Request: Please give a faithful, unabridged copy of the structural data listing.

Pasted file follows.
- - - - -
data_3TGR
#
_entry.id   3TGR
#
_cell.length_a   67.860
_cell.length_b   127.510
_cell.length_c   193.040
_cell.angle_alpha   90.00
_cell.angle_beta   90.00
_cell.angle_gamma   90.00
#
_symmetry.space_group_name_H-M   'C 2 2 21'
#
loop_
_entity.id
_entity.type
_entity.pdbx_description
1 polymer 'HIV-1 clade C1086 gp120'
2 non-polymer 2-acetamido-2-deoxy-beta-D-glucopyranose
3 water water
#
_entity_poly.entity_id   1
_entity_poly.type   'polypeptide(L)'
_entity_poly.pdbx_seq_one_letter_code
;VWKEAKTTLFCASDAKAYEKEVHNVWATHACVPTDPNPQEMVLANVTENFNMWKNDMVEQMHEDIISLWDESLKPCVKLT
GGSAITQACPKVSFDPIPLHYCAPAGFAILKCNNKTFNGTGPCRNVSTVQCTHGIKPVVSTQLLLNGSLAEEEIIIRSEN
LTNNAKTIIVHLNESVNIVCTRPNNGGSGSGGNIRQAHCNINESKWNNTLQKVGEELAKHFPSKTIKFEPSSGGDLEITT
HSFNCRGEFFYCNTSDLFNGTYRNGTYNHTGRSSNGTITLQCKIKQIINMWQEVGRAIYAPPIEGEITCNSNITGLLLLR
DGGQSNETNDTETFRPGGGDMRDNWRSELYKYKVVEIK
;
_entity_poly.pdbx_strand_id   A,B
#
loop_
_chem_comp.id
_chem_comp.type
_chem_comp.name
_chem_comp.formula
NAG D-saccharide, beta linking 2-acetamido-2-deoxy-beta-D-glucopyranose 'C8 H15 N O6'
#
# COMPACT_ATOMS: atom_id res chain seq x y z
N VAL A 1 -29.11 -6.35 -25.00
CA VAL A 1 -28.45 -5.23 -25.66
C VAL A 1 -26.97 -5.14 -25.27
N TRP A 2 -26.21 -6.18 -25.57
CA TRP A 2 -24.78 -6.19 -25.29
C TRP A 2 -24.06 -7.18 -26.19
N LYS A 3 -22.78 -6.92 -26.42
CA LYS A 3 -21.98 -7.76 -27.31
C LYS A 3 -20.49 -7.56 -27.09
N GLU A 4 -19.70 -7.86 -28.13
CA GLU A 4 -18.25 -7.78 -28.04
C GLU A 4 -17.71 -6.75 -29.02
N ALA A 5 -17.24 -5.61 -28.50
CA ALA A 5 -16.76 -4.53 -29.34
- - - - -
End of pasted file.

data_3TGR
#
_entry.id   3TGR
#
_cell.length_a   67.860
_cell.length_b   127.510
_cell.length_c   193.040
_cell.angle_alpha   90.00
_cell.angle_beta   90.00
_cell.angle_gamma   90.00
#
_symmetry.space_group_name_H-M   'C 2 2 21'
#
loop_
_entity.id
_entity.type
_entity.pdbx_description
1 polymer 'HIV-1 clade C1086 gp120'
2 non-polymer 2-acetamido-2-deoxy-beta-D-glucopyranose
3 water water
#
_entity_poly.entity_id   1
_entity_poly.type   'polypeptide(L)'
_entity_poly.pdbx_seq_one_letter_code
;VWKEAKTTLFCASDAKAYEKEVHNVWATHACVPTDPNPQEMVLANVTENFNMWKNDMVEQMHEDIISLWDESLKPCVKLT
GGSAITQACPKVSFDPIPLHYCAPAGFAILKCNNKTFNGTGPCRNVSTVQCTHGIKPVVSTQLLLNGSLAEEEIIIRSEN
LTNNAKTIIVHLNESVNIVCTRPNNGGSGSGGNIRQAHCNINESKWNNTLQKVGEELAKHFPSKTIKFEPSSGGDLEITT
HSFNCRGEFFYCNTSDLFNGTYRNGTYNHTGRSSNGTITLQCKIKQIINMWQEVGRAIYAPPIEGEITCNSNITGLLLLR
DGGQSNETNDTETFRPGGGDMRDNWRSELYKYKVVEIK
;
_entity_poly.pdbx_strand_id   A,B
#
loop_
_chem_comp.id
_chem_comp.type
_chem_comp.name
_chem_comp.formula
NAG D-saccharide, beta linking 2-acetamido-2-deoxy-beta-D-glucopyranose 'C8 H15 N O6'
#
# COMPACT_ATOMS: atom_id res chain seq x y z
N VAL A 1 -29.11 -6.35 -25.00
CA VAL A 1 -28.45 -5.23 -25.66
C VAL A 1 -26.97 -5.14 -25.27
N TRP A 2 -26.21 -6.18 -25.57
CA TRP A 2 -24.78 -6.19 -25.29
C TRP A 2 -24.06 -7.18 -26.19
N LYS A 3 -22.78 -6.92 -26.42
CA LYS A 3 -21.98 -7.76 -27.31
C LYS A 3 -20.49 -7.56 -27.09
N GLU A 4 -19.70 -7.86 -28.13
CA GLU A 4 -18.25 -7.78 -28.04
C GLU A 4 -17.71 -6.75 -29.02
N ALA A 5 -17.24 -5.61 -28.50
CA ALA A 5 -16.76 -4.53 -29.34